Got Dame’s Rocket?

So many of the plants we love to hate found their way to this continent via horticulture. There is no telling how species from elsewhere in the world are going to behave when they reach new lands, free of competition and predation. Dame’s rocket (Hesperis matronalis) is starting to look like one of those species we must be wary of. Seeds of this showy, fragrant mustard are commonly sold in wildflower mixes here in the US, despite the fact it is from Eurasia. The problem with dame’s rocket is that it doesn’t like to stay in place. It quickly escapes into new areas. Most commonly encountered on roadsides and trails, it is beginning to be found in great numbers in interior forests as well. The problem with the plant is that infestations can reach astronomical numbers in a short period of time. A thick monoculture of dame’s rocket quickly outcompetes native vegetation to the point where nothing else can grow. The flowers vary in color from a deep lavender to completely white. Some are even a mixture of the two. It is sometimes confused with Wild Blue Pholx (Phlox divaricata – also pictured here) but a close inspection will reveal some stark differences. For starters, dame’s rocket is a mustard and thus has only 4 petals. Wild Blue Phlox has 5. Dame’s rocket is also a much more robust plant, whereas wild blue phlox is more slender in appearance. The good news about dame’s rocket is that we are at the early stages of invasion. With a watchful eye and some elbow grease, infestations can quickly be dealt with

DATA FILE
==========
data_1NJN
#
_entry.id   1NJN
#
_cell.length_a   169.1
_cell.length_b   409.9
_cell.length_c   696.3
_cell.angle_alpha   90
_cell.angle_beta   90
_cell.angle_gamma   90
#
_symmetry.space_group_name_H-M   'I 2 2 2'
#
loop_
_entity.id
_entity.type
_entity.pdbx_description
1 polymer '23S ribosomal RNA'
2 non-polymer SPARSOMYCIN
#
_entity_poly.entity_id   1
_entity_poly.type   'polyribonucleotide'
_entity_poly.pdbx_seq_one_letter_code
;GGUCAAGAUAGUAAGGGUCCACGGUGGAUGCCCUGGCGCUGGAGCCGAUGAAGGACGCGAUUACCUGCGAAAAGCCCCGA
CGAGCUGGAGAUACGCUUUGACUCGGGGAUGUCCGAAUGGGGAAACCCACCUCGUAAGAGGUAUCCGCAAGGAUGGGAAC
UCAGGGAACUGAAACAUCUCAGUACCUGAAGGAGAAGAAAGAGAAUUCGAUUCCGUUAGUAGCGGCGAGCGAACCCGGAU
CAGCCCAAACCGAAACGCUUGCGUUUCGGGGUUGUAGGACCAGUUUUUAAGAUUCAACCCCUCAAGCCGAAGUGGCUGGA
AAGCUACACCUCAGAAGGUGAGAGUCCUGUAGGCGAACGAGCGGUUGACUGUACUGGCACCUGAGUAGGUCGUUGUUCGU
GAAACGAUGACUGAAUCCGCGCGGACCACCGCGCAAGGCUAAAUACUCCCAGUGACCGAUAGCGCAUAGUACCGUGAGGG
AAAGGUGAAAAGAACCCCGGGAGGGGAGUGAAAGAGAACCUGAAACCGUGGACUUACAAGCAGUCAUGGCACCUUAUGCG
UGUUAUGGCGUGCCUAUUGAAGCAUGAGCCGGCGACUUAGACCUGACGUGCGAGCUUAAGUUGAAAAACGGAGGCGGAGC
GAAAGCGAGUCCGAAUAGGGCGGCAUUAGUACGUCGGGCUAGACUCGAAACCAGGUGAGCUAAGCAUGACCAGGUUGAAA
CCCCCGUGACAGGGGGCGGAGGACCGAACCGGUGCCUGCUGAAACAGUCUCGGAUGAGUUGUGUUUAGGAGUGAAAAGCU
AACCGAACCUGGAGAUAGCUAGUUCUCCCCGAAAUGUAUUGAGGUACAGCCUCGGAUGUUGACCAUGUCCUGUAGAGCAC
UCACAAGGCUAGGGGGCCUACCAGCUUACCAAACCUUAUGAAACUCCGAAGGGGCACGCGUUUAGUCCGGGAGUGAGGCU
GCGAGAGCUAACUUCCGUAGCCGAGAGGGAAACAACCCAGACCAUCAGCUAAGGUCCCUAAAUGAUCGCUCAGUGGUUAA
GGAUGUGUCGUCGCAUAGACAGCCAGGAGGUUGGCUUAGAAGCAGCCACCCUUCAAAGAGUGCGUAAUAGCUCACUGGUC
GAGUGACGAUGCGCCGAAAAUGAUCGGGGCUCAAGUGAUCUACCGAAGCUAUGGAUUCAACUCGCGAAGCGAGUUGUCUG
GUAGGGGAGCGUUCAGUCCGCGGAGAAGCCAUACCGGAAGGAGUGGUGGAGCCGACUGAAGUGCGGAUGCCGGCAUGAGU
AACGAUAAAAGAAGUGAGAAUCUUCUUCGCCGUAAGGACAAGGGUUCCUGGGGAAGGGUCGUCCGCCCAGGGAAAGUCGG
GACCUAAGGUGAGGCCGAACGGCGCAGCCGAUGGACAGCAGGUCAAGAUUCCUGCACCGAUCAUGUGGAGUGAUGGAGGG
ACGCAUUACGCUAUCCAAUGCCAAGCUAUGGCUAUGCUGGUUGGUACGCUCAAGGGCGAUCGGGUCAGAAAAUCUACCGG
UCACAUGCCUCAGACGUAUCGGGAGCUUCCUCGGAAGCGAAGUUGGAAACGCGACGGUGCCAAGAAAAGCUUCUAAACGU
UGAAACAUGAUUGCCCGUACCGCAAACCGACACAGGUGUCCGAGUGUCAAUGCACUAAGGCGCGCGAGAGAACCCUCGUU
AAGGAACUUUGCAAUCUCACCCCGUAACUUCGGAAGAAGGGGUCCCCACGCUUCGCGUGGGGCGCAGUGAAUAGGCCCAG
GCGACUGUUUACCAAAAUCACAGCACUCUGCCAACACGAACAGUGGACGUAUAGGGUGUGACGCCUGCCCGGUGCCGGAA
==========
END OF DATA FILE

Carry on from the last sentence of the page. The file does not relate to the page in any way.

.10344782_10154186047800268_9074282390185710216_n 10268554_10154186047885268_6090013379241326487_n 10309526_10154186047945268_6150773625460900088_n Sdy3QHQZHQ3vCuQasdRDz151HyvoxKxM_Pk-_3-3HAs

Advertisements
Standard

Leave a Reply

Fill in your details below or click an icon to log in:

WordPress.com Logo

You are commenting using your WordPress.com account. Log Out / Change )

Twitter picture

You are commenting using your Twitter account. Log Out / Change )

Facebook photo

You are commenting using your Facebook account. Log Out / Change )

Google+ photo

You are commenting using your Google+ account. Log Out / Change )

Connecting to %s